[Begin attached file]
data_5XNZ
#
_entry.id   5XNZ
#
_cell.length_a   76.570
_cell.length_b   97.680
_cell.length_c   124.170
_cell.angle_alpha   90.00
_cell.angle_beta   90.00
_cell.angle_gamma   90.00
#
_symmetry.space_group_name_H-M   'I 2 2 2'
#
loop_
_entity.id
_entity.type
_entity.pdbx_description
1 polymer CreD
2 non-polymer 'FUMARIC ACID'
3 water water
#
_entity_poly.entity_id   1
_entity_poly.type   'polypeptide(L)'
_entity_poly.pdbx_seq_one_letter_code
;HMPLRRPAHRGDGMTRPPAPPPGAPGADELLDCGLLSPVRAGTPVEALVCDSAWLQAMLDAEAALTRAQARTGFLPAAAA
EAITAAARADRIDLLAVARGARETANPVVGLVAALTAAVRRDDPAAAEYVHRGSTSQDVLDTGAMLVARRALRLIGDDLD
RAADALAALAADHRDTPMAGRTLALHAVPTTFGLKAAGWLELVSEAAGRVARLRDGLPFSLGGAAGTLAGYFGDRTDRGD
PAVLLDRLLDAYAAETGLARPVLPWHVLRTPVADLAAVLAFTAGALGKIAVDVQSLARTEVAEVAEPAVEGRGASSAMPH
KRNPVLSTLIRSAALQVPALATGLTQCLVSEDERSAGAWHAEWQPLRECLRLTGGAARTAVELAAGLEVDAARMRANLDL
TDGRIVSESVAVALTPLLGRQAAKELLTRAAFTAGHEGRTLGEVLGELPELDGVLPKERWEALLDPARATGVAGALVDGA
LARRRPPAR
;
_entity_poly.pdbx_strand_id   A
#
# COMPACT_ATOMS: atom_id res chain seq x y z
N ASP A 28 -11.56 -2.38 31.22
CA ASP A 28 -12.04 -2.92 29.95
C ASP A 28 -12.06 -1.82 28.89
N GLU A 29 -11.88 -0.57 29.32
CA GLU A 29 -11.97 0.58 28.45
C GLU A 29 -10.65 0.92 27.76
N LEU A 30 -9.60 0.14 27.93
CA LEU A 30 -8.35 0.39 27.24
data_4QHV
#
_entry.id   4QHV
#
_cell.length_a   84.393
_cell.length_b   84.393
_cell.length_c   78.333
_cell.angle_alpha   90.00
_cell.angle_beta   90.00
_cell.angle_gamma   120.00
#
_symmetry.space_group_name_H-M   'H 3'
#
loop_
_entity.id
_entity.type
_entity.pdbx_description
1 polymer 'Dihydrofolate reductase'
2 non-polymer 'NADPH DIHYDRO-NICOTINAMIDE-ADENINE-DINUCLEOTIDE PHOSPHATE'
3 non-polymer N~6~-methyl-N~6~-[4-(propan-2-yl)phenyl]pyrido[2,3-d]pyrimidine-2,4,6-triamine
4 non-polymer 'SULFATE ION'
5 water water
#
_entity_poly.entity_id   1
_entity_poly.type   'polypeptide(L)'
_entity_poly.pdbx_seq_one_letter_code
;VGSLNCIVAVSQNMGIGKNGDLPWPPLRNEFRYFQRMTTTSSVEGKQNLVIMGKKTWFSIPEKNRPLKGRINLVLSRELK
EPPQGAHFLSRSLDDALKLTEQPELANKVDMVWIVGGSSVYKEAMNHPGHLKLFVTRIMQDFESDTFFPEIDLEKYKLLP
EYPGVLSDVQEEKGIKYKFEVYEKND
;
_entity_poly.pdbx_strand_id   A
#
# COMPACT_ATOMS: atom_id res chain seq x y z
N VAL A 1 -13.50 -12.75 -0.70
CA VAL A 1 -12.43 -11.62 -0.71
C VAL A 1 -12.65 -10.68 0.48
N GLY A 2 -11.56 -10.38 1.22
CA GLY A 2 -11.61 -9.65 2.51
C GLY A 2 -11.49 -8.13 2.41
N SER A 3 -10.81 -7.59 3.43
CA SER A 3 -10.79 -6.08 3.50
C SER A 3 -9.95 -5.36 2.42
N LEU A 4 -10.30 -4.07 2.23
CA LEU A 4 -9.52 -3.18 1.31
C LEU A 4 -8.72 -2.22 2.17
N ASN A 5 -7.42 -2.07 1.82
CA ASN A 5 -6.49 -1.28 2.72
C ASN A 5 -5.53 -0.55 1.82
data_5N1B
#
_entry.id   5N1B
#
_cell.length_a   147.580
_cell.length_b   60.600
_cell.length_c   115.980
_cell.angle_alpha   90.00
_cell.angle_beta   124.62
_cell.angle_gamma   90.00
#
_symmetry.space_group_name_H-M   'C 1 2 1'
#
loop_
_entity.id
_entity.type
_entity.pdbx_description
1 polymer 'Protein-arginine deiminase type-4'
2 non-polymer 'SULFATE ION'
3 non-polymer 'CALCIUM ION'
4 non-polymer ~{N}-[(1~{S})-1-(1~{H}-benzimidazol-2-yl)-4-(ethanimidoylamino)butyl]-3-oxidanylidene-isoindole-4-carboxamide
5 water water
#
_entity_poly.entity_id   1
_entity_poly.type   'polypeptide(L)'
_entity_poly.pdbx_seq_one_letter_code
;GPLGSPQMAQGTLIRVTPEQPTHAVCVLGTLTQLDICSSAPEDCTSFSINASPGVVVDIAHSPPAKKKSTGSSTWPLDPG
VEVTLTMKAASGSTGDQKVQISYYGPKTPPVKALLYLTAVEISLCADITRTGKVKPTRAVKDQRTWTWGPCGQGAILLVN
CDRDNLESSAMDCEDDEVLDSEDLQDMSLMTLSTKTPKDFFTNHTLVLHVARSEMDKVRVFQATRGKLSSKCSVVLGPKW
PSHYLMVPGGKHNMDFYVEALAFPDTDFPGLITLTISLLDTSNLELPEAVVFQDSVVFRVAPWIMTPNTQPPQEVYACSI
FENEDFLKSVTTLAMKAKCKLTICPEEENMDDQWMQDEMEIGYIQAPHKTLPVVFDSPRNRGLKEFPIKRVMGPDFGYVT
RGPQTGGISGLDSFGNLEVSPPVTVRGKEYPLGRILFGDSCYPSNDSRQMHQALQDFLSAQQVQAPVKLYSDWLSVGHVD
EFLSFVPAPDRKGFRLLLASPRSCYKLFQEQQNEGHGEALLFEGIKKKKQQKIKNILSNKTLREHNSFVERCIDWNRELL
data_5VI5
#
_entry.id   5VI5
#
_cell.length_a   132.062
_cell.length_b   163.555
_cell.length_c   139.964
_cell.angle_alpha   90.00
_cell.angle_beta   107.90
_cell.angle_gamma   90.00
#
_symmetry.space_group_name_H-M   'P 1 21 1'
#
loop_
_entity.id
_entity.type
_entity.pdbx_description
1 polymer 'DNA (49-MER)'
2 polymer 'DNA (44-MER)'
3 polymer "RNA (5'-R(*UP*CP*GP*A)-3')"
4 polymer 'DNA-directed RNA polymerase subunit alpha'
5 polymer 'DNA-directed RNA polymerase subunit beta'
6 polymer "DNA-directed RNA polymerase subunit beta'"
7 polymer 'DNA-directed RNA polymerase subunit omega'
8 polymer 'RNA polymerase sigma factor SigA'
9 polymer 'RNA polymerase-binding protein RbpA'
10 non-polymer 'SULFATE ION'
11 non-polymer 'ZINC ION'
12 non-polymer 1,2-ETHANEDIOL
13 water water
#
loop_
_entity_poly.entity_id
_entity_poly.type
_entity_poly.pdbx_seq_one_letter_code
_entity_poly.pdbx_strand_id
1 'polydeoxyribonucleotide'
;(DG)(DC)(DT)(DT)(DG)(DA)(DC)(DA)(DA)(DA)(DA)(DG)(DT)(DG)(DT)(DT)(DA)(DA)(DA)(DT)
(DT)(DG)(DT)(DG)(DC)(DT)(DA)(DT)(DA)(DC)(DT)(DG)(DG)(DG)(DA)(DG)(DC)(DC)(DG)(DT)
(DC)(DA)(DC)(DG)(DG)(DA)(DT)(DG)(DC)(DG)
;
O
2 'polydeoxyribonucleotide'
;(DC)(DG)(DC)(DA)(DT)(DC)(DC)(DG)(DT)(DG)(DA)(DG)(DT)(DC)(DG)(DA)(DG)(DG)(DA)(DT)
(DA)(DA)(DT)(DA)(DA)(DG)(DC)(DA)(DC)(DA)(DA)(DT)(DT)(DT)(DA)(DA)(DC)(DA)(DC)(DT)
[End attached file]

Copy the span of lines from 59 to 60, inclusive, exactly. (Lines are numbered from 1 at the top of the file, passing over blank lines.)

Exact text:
_entity.type
_entity.pdbx_description